You, my brothers and sisters, were called to be free. But do not use your freedom to indulge the flesh; rather, serve one another humbly in love. 

Galatians 5:13

“Look, I have my faith. I pray. I read my Bible. But I’m not a fan of organized religion. You don’t need to belong to a church to be a Christian.” Maybe you’ve heard that. A bad experience with ‘organized religion’ sometimes brings people around to this point of view. Other times it’s a desire for independence, a wish to stand on one’s own two feet theologically.

In either case, a good answer is: “That’s very true. You don’t need to belong to a church to be a Christian – in the same way that you don’t need to be on a team to be a baseball player.” After all, it does happen. At any given moment, a player may find himself with no team to play for, for all kinds of reasons. In the same way, all kinds of things sometimes keep Christians from finding their way into a church, or staying there.

Hopefully, our ‘forced’ COVID-19 absence from corporate worship these past weeks has led us all to a renewed appreciation for gathering together for Word and Sacrament. But, in general, if and when Christians begin to see no reason at all for worship and fellowship at church, they’re forgetting a few things:

  1. Christianity, like baseball, is a team sport. Christianity is all about the good news that Christ’s forgiveness has healed our broken relationship with God. That healing also has profound, life-altering implications for our relationships with each other. That’s the reason Christians naturally seek fellowship and community with other Christians. They always have. Churches – communities of Christians – are where the great ‘one another’s’ of the Bible happen: “Love one another,” “Serve one another,” “Build one another up,” Carry one another’s burdens,” and so on. Of course, no Christian – and no church – has all the “one another’s” down perfectly. That’s why there’s a “forgive one another,” too.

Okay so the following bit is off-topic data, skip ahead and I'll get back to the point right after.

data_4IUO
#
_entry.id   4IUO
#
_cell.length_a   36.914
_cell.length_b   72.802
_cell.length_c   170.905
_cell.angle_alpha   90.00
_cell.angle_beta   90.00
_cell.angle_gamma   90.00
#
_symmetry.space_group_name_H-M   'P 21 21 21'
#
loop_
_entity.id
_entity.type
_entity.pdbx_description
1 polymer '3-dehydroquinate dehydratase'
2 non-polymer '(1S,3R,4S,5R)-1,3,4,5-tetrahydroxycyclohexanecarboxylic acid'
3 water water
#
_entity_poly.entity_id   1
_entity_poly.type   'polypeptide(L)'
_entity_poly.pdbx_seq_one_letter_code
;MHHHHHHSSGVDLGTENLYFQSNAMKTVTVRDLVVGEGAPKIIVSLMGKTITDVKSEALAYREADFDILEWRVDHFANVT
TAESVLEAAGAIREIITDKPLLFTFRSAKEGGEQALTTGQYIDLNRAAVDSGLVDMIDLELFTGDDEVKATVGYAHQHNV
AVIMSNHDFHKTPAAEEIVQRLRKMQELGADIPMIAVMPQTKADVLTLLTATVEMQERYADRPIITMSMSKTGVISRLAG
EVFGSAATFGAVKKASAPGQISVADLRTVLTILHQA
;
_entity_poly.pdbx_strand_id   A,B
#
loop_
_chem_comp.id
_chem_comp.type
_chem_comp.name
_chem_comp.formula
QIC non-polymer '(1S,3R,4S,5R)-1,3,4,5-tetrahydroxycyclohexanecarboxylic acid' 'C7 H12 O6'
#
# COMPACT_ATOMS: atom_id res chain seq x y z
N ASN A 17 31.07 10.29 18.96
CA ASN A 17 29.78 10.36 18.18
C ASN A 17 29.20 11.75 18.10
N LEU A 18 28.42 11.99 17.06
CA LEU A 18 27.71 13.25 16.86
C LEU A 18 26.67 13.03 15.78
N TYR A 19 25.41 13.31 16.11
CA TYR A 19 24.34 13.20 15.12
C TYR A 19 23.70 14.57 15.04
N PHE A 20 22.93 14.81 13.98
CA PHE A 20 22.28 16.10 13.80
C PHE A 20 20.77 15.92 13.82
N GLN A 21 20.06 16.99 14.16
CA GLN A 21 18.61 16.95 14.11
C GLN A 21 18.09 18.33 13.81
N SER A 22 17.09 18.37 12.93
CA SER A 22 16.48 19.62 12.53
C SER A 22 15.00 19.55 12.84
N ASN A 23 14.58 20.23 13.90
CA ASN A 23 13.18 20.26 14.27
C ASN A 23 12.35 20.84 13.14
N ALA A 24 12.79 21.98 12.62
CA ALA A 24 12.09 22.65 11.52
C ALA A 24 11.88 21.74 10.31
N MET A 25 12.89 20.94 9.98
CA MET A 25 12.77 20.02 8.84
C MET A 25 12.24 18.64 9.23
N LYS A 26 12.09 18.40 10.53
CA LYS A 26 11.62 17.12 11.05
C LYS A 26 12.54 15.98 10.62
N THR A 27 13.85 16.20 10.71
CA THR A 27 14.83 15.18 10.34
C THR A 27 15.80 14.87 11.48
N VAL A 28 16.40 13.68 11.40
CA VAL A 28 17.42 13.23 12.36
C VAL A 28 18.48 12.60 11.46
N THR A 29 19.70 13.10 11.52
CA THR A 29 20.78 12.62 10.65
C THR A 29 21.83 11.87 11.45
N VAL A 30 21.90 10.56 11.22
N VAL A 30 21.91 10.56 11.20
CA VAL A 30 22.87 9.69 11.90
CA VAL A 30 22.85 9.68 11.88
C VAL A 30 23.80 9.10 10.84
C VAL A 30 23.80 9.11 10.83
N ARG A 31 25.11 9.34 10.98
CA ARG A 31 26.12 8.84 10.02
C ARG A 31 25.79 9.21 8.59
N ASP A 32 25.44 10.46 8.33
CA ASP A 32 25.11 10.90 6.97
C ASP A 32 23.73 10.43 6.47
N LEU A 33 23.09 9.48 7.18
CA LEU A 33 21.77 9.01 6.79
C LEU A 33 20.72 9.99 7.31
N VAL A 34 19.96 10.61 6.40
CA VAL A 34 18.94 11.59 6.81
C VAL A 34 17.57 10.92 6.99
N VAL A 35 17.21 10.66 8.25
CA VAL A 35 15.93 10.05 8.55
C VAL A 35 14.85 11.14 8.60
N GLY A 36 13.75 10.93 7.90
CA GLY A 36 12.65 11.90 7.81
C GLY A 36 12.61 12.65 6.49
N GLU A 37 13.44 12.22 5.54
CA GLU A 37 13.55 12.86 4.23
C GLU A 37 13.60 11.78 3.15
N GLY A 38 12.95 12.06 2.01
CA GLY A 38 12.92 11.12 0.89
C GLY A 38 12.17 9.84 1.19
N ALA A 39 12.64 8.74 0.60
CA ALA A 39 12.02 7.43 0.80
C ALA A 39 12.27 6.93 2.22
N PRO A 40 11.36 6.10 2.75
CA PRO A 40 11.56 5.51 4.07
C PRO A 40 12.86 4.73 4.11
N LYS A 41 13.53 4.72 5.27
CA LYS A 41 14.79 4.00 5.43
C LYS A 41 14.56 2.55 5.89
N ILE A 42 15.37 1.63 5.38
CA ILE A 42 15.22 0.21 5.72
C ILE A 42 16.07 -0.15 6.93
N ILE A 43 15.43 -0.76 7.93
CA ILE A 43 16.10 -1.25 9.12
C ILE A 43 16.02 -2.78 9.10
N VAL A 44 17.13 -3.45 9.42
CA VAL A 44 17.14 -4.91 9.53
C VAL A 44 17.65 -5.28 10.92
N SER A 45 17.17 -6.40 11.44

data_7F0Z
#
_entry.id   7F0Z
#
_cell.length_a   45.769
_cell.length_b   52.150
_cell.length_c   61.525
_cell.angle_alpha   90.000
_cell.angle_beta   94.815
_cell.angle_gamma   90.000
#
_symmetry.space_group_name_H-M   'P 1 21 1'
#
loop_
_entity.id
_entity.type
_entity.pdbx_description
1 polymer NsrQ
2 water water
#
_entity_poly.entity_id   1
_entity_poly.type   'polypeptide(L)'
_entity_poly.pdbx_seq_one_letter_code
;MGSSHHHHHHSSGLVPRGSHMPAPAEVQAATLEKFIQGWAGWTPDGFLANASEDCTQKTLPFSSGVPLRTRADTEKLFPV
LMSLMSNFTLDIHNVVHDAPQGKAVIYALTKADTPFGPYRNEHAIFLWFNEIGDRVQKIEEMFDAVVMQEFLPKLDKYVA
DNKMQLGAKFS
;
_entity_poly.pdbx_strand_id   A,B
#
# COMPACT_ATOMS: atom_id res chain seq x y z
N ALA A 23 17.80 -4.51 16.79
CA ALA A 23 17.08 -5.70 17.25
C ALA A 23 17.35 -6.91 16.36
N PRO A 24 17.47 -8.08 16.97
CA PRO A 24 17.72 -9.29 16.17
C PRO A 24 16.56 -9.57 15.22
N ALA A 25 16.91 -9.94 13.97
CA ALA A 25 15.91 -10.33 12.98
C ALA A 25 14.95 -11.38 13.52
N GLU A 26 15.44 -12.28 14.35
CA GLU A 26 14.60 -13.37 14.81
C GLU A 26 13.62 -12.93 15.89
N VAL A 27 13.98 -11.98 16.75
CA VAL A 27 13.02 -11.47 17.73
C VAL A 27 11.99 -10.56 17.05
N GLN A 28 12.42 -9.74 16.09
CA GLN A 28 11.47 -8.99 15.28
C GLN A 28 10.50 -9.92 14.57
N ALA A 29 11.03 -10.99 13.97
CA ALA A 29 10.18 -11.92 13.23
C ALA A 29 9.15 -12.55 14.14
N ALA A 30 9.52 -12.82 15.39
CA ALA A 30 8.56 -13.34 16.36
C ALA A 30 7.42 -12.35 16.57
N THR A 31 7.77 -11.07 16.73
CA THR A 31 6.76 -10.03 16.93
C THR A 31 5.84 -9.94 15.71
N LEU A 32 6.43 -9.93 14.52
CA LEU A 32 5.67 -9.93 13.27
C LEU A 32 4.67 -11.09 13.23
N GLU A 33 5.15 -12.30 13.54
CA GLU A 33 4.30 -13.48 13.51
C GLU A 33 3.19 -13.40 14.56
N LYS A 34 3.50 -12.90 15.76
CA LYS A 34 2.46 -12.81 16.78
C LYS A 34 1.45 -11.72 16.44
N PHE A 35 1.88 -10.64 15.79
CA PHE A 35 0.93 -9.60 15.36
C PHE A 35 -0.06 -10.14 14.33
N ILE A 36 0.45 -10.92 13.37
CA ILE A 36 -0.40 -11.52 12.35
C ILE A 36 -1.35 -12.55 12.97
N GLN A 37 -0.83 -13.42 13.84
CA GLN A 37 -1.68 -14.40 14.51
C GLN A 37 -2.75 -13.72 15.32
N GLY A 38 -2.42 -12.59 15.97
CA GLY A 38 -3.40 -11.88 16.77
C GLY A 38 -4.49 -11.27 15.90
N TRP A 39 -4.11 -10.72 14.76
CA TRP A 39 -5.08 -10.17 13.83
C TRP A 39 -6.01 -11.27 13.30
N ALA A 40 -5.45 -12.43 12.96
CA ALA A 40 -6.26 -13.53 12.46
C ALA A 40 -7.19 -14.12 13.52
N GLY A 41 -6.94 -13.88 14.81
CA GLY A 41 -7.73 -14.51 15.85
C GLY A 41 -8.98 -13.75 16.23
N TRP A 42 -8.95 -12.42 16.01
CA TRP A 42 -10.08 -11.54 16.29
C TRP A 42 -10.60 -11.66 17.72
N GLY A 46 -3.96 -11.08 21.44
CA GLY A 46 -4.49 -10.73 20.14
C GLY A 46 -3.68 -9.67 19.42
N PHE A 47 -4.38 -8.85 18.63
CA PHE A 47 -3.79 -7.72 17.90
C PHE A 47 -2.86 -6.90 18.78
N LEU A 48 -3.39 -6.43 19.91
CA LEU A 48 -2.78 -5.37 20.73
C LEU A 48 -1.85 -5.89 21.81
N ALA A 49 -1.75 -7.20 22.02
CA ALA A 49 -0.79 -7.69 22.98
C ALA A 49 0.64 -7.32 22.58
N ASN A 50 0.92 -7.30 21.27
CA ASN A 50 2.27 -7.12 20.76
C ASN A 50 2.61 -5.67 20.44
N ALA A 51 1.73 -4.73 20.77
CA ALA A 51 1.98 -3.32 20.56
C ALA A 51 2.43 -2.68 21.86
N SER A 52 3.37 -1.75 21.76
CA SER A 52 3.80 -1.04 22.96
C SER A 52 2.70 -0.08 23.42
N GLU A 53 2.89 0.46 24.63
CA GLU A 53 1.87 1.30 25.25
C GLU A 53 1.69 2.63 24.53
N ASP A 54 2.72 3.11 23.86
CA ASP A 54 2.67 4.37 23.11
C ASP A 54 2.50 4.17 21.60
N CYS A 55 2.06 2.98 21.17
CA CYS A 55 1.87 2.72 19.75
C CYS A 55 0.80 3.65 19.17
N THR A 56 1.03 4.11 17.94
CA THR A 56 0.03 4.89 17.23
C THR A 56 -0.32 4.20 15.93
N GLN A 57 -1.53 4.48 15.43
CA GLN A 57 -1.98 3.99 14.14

2. If you’re a Christian, you need your teammates. What would you say to a ballplayer who thought he was quick and talented enough to win a game single-handed, by playing all positions at once? He’d be showing tremendous ignorance about how the game is actually played, or a serious ego problem, or both. Just like players on a team, we Christians need each other. Sometimes we need encouragement. Sometimes we need instructing. Sometimes we need consoling. Occasionally – all of us – need a kick in the pants (lovingly administered!). But no solitary Christian can see this game through to the end, without help from anyone. Our game is way too demanding and too important for us to even try.
  3. If you’re a Christian, your teammates need you. There aren’t many ballplayers so versatile they can handle any position on the field. But in Christianity, everybody can play at least one. Everybody has some kind of contribution to make; most Christians can make several. It’s important to see churches as more than spiritual gas stations or grocery stores – places we go to get something we need. Churches are full of people who need something we have to offer. They are places where we can give something, too.


Can you be a Christian without a church? Can you be a player without a team? In theory, yes. The real question is: Why would you want to?

Keep Reading >>